Monday, March 15, 2004

I wrote this in an email to Ben Overlander earlier this evening:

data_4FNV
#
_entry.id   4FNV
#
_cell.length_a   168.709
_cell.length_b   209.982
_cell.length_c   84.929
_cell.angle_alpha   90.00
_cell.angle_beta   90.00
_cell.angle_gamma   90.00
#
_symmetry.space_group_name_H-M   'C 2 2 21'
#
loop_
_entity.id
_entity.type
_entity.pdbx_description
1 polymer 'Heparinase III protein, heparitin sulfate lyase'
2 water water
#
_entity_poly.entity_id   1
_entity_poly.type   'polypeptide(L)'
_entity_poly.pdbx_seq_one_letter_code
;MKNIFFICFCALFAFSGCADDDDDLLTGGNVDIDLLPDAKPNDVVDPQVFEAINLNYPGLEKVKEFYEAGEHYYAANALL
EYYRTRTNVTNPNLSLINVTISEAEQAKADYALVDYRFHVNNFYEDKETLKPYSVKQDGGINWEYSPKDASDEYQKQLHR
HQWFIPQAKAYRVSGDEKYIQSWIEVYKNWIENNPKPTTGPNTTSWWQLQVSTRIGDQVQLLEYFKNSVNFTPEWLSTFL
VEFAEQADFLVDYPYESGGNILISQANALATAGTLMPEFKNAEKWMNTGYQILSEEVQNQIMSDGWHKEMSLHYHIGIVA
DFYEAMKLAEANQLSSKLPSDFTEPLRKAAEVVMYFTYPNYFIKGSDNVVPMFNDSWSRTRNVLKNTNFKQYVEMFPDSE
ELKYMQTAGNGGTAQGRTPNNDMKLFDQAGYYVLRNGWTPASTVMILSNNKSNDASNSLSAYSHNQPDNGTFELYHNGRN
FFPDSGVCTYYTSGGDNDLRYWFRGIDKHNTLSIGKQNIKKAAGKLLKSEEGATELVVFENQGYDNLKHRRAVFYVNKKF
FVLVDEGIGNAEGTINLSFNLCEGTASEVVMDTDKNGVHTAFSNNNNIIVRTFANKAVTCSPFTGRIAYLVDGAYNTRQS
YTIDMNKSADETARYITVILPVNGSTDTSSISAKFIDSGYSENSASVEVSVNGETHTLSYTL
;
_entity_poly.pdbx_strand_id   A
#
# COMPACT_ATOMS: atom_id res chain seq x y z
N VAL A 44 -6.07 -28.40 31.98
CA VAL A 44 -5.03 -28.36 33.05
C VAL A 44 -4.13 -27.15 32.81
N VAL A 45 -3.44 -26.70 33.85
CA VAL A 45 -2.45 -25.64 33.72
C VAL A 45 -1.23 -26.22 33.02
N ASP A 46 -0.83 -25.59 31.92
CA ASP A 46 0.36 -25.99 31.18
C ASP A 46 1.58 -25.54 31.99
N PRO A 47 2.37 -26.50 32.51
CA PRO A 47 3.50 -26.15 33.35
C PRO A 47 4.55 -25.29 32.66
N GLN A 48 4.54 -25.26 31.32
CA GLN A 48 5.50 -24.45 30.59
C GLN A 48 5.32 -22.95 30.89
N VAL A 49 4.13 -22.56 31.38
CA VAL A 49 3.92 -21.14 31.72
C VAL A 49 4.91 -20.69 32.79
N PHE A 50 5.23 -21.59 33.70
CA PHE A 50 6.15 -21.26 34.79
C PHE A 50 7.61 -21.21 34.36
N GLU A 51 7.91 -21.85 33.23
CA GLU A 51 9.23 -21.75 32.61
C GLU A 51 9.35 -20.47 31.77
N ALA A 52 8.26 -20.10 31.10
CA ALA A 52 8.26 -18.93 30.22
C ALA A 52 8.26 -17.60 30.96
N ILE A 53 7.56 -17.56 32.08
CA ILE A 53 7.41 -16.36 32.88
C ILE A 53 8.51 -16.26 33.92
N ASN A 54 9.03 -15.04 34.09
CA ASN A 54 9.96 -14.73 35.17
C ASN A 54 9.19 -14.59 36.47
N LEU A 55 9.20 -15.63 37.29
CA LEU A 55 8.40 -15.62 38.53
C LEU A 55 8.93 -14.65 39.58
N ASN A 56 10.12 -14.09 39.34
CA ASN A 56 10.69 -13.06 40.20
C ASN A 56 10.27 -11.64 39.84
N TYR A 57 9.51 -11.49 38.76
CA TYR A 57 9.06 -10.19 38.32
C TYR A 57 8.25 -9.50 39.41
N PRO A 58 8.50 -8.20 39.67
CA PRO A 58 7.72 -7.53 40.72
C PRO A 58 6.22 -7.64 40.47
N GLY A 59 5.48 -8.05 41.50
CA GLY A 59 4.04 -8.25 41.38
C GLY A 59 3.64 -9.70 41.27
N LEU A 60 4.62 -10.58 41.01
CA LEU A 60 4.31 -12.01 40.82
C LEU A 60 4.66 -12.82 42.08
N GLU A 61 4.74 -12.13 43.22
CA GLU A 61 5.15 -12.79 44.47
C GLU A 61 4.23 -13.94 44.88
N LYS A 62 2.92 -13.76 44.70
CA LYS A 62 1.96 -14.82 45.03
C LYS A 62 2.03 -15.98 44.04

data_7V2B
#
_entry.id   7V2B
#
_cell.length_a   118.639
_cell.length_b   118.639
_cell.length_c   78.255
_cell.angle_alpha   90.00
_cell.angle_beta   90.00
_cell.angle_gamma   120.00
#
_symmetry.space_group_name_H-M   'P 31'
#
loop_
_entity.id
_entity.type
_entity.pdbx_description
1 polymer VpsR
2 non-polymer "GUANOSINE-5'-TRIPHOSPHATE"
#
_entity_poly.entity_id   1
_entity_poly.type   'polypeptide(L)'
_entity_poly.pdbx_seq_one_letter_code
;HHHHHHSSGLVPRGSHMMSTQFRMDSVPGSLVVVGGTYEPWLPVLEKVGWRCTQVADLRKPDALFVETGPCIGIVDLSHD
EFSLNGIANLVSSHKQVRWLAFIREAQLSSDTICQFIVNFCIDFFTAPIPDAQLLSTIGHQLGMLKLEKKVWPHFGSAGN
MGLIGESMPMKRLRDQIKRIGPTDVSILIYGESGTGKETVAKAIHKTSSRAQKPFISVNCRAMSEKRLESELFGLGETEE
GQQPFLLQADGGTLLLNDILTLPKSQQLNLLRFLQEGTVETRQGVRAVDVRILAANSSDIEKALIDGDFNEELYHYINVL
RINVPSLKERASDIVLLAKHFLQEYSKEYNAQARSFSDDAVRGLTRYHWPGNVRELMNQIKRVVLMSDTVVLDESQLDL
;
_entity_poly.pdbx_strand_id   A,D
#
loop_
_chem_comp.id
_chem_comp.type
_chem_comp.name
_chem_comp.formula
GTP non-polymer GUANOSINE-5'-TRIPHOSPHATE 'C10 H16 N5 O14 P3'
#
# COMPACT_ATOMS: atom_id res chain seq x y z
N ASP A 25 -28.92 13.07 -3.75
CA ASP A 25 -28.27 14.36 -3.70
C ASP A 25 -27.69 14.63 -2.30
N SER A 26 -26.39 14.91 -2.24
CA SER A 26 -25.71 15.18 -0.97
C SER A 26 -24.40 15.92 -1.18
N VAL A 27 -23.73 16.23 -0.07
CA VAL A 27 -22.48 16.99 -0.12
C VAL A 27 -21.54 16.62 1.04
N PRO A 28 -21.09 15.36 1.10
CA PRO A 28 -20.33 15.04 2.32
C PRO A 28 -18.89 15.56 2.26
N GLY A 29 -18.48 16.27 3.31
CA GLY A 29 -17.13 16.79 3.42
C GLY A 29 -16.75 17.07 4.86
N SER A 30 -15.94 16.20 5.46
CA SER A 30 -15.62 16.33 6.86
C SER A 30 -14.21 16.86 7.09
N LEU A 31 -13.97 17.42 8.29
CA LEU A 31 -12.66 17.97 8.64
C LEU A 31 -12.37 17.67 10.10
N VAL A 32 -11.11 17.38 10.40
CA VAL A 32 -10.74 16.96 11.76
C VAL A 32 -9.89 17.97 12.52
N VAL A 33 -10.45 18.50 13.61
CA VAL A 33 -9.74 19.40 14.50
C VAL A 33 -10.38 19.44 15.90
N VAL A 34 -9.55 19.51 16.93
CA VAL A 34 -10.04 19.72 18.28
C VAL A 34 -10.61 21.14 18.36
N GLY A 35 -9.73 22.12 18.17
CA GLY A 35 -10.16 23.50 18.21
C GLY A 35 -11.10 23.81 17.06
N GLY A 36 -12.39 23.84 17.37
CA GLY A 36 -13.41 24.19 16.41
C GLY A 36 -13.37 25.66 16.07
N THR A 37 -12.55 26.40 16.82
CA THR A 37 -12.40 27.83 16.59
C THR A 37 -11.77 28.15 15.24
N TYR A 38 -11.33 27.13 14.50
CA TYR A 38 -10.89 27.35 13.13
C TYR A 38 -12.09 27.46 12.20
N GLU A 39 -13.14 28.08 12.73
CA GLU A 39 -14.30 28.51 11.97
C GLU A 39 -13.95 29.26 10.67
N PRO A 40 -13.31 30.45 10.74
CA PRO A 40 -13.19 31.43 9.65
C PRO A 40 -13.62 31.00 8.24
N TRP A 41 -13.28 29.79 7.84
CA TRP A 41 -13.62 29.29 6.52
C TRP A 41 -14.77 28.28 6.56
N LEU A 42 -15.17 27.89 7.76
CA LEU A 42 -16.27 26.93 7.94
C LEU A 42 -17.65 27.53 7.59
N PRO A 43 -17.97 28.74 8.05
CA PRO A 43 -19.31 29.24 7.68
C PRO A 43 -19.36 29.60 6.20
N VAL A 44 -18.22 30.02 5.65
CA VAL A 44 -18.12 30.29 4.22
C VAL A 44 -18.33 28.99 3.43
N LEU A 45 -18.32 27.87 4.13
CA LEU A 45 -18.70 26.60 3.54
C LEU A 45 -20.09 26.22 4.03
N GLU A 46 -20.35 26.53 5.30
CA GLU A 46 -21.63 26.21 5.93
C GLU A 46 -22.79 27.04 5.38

I thought a bit about something you said to me before I left. We were walking back from Masorti Beit Midrash and you said you thought my couple months of Talmud study and yeshiva life would probably be pretty interesting but it was unlikely to give me any spiritual epiphanies. You were right. But I'm beginning to think that Judaism intentionally makes no distinction between the 'spiritual' and the 'commonplace'. People think Talmud is absurd and nitpicky - and it is. It deals with everyday details but the fact that our tradition views the formulation of these problems as holy intentionally says: it's not good enough to view only the transcendent moments as the spiritually important ones. So when I'm learning every morning about the distance one man places his tree from another man's field, I'm not making any great truthful discoveries. But I am learning that that's OK and no less part of an authentically God-centred religion.


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